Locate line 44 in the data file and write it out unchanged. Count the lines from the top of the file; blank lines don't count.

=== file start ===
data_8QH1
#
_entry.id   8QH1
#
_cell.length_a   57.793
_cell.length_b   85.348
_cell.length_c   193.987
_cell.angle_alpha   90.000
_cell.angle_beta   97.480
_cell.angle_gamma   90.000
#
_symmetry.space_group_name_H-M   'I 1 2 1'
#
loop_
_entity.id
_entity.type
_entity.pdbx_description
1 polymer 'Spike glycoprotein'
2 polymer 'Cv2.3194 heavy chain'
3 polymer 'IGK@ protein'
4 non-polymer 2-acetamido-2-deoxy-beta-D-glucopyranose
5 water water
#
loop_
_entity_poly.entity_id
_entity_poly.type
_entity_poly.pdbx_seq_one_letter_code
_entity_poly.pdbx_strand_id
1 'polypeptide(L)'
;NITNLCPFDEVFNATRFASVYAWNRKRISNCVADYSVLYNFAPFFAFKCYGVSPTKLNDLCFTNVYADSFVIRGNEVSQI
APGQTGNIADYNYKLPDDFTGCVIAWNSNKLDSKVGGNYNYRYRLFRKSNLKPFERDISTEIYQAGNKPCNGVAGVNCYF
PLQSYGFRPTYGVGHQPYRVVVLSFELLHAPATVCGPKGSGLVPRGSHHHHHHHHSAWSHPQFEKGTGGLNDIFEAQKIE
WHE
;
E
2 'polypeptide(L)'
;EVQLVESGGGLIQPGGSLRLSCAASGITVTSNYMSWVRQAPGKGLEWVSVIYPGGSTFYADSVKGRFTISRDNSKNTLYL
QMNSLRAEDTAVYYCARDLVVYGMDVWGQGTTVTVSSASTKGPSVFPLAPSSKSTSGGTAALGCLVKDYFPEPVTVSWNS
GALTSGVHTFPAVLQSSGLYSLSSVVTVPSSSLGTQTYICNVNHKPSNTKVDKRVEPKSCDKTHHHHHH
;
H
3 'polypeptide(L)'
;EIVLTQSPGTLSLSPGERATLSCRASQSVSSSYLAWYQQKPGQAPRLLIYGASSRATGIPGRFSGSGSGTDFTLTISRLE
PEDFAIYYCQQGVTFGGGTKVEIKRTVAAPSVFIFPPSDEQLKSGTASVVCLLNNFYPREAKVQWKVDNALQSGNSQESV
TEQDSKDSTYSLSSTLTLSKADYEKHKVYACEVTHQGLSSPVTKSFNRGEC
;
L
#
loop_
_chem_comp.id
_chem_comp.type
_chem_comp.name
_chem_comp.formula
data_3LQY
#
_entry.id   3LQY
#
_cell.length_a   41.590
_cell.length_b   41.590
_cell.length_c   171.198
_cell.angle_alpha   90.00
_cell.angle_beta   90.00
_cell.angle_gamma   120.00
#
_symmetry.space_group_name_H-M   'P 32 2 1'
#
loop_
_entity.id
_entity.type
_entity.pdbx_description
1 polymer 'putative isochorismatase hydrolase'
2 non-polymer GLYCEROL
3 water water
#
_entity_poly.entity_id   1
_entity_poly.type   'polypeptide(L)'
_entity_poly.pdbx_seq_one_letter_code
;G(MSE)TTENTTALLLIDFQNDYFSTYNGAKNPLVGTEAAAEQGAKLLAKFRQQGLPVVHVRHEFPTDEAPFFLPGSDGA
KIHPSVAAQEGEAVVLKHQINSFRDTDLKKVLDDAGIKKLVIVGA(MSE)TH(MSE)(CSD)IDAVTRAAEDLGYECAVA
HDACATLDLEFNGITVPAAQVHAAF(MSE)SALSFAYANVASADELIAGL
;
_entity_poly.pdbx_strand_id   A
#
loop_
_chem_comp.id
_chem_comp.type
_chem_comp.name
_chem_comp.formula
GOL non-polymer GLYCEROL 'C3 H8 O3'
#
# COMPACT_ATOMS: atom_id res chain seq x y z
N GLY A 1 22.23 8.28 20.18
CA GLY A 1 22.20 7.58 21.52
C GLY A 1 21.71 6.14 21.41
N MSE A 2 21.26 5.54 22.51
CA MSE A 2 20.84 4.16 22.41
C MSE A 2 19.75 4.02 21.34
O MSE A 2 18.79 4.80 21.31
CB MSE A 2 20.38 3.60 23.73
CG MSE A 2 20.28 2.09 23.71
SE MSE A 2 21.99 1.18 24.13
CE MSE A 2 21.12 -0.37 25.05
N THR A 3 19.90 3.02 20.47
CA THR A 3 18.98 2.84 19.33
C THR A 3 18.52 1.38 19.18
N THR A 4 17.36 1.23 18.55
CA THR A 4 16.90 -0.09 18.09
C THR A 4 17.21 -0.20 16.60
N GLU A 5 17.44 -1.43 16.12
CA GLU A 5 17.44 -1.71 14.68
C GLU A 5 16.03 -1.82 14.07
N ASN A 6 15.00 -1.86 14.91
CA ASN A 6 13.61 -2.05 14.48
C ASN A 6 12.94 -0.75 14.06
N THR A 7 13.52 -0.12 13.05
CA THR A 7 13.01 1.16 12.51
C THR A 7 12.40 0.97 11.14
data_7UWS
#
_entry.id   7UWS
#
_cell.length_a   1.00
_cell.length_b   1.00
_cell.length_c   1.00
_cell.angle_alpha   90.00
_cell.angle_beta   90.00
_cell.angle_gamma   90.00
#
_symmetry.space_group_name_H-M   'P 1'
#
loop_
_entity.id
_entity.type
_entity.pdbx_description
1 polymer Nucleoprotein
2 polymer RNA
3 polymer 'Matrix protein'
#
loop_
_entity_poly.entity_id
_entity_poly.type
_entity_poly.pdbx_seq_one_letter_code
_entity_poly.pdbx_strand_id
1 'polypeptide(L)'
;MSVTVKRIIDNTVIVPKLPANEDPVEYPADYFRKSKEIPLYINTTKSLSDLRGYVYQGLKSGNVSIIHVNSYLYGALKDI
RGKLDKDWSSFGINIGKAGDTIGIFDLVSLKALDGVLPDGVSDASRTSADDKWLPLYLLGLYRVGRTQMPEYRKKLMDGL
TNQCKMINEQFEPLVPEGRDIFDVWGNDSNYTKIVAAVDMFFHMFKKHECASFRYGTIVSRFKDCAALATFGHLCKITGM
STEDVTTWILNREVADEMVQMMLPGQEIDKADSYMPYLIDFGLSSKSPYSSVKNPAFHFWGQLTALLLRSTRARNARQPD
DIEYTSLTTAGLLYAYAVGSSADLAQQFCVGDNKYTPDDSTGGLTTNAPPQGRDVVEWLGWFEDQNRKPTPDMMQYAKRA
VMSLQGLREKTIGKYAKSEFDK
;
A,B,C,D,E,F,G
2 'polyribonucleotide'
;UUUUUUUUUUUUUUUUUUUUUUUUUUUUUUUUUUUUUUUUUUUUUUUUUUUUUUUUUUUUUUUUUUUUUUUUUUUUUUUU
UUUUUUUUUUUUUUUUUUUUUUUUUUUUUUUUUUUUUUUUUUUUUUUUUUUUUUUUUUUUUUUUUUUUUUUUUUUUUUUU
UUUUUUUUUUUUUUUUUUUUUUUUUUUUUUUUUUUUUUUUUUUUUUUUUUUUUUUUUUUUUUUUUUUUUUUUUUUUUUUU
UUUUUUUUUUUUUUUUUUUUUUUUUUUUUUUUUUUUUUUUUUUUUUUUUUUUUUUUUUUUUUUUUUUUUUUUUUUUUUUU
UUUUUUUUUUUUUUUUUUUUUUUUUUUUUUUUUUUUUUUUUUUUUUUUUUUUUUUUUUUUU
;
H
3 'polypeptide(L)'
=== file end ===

PEDFAIYYCQQGVTFGGGTKVEIKRTVAAPSVFIFPPSDEQLKSGTASVVCLLNNFYPREAKVQWKVDNALQSGNSQESV